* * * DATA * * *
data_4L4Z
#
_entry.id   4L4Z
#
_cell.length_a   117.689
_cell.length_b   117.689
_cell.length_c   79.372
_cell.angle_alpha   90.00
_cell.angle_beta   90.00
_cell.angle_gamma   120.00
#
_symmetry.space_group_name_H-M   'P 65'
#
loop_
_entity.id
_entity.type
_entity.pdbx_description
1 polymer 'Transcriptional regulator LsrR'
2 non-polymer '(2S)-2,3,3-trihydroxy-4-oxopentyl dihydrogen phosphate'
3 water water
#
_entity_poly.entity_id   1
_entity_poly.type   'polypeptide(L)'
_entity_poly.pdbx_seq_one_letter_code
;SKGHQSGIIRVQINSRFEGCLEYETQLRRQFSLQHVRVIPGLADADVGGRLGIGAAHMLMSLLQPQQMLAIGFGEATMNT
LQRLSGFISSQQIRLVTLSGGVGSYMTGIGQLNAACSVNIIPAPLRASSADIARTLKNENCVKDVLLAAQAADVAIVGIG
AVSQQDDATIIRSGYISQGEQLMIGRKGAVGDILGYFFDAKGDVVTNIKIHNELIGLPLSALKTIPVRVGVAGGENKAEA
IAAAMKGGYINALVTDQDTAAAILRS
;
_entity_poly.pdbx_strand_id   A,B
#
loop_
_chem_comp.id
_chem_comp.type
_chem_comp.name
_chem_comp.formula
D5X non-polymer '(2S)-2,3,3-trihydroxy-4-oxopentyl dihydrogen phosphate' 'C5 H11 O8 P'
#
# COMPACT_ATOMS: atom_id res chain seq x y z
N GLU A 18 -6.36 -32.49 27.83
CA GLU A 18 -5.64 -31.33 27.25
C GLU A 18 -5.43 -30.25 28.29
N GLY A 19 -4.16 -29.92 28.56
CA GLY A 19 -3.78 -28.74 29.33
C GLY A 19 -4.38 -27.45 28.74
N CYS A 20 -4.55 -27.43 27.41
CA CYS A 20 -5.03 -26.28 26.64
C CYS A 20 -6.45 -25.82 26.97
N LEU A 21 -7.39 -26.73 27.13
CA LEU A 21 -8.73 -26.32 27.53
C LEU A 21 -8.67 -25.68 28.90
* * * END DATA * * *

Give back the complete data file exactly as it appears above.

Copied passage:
data_4L4Z
#
_entry.id   4L4Z
#
_cell.length_a   117.689
_cell.length_b   117.689
_cell.length_c   79.372
_cell.angle_alpha   90.00
_cell.angle_beta   90.00
_cell.angle_gamma   120.00
#
_symmetry.space_group_name_H-M   'P 65'
#
loop_
_entity.id
_entity.type
_entity.pdbx_description
1 polymer 'Transcriptional regulator LsrR'
2 non-polymer '(2S)-2,3,3-trihydroxy-4-oxopentyl dihydrogen phosphate'
3 water water
#
_entity_poly.entity_id   1
_entity_poly.type   'polypeptide(L)'
_entity_poly.pdbx_seq_one_letter_code
;SKGHQSGIIRVQINSRFEGCLEYETQLRRQFSLQHVRVIPGLADADVGGRLGIGAAHMLMSLLQPQQMLAIGFGEATMNT
LQRLSGFISSQQIRLVTLSGGVGSYMTGIGQLNAACSVNIIPAPLRASSADIARTLKNENCVKDVLLAAQAADVAIVGIG
AVSQQDDATIIRSGYISQGEQLMIGRKGAVGDILGYFFDAKGDVVTNIKIHNELIGLPLSALKTIPVRVGVAGGENKAEA
IAAAMKGGYINALVTDQDTAAAILRS
;
_entity_poly.pdbx_strand_id   A,B
#
loop_
_chem_comp.id
_chem_comp.type
_chem_comp.name
_chem_comp.formula
D5X non-polymer '(2S)-2,3,3-trihydroxy-4-oxopentyl dihydrogen phosphate' 'C5 H11 O8 P'
#
# COMPACT_ATOMS: atom_id res chain seq x y z
N GLU A 18 -6.36 -32.49 27.83
CA GLU A 18 -5.64 -31.33 27.25
C GLU A 18 -5.43 -30.25 28.29
N GLY A 19 -4.16 -29.92 28.56
CA GLY A 19 -3.78 -28.74 29.33
C GLY A 19 -4.38 -27.45 28.74
N CYS A 20 -4.55 -27.43 27.41
CA CYS A 20 -5.03 -26.28 26.64
C CYS A 20 -6.45 -25.82 26.97
N LEU A 21 -7.39 -26.73 27.13
CA LEU A 21 -8.73 -26.32 27.53
C LEU A 21 -8.67 -25.68 28.90